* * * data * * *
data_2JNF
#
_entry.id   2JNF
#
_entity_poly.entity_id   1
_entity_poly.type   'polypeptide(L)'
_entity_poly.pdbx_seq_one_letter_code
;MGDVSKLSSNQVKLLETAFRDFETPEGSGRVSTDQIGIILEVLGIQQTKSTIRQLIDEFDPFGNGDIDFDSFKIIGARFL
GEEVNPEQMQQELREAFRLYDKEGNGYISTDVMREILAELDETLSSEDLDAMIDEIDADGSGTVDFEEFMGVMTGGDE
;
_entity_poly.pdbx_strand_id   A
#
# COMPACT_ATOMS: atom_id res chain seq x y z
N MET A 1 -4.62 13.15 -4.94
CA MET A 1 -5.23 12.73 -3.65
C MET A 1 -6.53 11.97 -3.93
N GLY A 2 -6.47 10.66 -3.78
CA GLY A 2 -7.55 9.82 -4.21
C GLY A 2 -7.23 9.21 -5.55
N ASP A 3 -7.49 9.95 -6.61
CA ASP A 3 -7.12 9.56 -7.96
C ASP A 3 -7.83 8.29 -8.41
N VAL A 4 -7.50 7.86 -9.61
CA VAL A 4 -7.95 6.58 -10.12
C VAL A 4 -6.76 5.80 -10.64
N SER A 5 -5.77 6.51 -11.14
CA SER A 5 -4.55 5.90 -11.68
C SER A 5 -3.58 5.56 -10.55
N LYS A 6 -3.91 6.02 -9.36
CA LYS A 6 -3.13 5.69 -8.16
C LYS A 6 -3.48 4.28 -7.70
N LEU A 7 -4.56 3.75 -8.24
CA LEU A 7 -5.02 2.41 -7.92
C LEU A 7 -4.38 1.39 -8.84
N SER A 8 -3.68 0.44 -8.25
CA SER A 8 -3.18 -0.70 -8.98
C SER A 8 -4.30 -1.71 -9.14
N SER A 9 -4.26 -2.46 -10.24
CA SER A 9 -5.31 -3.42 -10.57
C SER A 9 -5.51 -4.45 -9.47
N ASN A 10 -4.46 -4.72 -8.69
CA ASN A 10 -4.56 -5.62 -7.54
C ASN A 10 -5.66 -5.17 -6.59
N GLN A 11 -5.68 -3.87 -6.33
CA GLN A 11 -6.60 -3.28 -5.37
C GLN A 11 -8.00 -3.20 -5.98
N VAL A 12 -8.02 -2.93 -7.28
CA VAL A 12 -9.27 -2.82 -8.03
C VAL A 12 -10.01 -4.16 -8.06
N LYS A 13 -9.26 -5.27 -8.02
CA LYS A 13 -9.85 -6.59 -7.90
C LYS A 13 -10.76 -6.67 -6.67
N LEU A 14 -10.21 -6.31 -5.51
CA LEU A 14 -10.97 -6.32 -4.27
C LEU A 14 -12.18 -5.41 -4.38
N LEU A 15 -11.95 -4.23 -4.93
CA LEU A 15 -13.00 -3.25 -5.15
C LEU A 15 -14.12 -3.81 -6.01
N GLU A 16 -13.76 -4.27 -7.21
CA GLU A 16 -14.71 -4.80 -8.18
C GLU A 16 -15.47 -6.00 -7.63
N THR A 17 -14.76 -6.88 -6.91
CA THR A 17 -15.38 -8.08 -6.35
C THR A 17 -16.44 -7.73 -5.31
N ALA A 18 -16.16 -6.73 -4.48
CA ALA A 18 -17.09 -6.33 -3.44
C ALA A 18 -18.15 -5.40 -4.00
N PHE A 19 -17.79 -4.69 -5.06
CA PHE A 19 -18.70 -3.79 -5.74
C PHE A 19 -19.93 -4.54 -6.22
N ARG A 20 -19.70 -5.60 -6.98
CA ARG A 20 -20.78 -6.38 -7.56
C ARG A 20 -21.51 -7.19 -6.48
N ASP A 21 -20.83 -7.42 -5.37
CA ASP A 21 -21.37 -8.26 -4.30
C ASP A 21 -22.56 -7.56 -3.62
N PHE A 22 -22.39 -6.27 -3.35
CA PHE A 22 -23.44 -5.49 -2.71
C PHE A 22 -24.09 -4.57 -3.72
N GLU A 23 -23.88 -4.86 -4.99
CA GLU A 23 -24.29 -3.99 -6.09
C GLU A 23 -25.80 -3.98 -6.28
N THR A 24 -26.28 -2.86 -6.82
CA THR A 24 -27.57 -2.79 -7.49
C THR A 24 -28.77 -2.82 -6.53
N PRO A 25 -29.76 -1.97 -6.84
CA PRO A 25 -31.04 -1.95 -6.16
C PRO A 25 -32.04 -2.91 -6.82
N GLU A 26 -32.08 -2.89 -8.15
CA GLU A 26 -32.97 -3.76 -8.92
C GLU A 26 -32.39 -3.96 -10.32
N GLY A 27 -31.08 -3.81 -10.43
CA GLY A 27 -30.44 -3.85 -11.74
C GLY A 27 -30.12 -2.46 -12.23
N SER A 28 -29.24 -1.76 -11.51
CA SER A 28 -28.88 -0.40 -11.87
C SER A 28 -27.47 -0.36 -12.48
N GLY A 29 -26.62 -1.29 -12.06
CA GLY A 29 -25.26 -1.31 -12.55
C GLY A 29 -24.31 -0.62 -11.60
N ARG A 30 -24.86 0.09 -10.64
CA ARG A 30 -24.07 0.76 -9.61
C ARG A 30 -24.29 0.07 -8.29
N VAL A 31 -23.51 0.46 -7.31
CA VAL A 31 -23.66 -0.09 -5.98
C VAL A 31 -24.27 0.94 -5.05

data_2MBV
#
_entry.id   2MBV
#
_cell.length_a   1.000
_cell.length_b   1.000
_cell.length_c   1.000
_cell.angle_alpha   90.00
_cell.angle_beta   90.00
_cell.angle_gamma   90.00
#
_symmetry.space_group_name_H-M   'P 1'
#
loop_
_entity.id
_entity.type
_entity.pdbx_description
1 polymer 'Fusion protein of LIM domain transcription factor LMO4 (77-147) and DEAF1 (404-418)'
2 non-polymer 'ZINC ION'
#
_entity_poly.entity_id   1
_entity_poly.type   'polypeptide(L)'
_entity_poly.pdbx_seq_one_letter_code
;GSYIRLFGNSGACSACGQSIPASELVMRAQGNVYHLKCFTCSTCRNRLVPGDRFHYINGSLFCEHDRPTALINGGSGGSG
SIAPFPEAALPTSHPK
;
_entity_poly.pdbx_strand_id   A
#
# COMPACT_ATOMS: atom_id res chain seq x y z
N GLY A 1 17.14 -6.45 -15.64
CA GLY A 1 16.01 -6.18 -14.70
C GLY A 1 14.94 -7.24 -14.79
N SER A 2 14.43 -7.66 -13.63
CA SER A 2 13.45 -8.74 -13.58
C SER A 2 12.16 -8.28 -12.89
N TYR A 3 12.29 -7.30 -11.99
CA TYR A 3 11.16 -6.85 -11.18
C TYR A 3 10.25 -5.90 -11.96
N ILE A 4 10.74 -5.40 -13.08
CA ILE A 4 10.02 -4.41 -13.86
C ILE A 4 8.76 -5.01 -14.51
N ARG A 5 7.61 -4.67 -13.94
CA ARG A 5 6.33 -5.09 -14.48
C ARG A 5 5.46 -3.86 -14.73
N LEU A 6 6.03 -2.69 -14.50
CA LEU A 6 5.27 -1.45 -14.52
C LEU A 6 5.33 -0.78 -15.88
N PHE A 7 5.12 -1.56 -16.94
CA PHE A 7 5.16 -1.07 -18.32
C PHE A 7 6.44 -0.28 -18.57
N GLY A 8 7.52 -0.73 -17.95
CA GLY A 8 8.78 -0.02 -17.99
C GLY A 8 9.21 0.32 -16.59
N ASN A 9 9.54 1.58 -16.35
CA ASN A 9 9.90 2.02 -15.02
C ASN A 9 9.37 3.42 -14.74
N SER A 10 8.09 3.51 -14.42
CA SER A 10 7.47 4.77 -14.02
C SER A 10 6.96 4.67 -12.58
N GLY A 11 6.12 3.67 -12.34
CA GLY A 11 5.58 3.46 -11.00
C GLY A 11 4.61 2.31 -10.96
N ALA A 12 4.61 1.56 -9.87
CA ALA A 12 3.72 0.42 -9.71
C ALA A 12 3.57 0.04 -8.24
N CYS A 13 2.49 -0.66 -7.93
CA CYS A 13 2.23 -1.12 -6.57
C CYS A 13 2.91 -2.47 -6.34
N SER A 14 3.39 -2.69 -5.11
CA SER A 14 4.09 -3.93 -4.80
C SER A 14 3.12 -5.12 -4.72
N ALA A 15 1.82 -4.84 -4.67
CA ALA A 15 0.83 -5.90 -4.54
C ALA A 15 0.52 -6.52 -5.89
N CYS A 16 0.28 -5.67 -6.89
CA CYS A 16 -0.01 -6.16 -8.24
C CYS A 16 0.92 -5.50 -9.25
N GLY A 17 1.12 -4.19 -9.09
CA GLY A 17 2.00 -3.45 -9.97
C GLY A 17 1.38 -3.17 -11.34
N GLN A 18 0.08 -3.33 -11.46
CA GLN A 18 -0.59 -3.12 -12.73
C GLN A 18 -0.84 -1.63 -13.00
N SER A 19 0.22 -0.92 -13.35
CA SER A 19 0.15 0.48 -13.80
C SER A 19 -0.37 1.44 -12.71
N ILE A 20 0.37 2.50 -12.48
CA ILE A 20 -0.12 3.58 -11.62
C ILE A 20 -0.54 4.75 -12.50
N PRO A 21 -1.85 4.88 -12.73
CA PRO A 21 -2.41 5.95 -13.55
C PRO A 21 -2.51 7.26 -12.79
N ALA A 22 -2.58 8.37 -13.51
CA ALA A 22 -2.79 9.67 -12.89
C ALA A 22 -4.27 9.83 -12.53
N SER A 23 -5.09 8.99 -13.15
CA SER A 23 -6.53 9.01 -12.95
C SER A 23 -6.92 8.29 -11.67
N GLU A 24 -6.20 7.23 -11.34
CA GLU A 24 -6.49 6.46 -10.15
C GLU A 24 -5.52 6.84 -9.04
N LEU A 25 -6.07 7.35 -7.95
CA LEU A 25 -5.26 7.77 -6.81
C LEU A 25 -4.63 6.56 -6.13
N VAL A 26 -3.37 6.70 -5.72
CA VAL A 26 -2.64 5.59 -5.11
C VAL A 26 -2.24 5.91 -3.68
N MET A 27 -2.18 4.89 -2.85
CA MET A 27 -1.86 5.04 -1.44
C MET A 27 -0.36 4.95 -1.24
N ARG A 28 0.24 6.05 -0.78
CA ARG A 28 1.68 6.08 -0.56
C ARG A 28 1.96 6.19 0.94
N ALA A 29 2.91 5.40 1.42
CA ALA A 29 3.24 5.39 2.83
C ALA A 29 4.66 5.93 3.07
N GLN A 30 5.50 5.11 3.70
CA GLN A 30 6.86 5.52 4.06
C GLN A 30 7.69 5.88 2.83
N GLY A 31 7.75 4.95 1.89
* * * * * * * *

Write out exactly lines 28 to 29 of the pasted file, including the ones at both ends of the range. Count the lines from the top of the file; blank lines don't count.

C SER A 5 -3.58 5.56 -10.55
N LYS A 6 -3.91 6.02 -9.36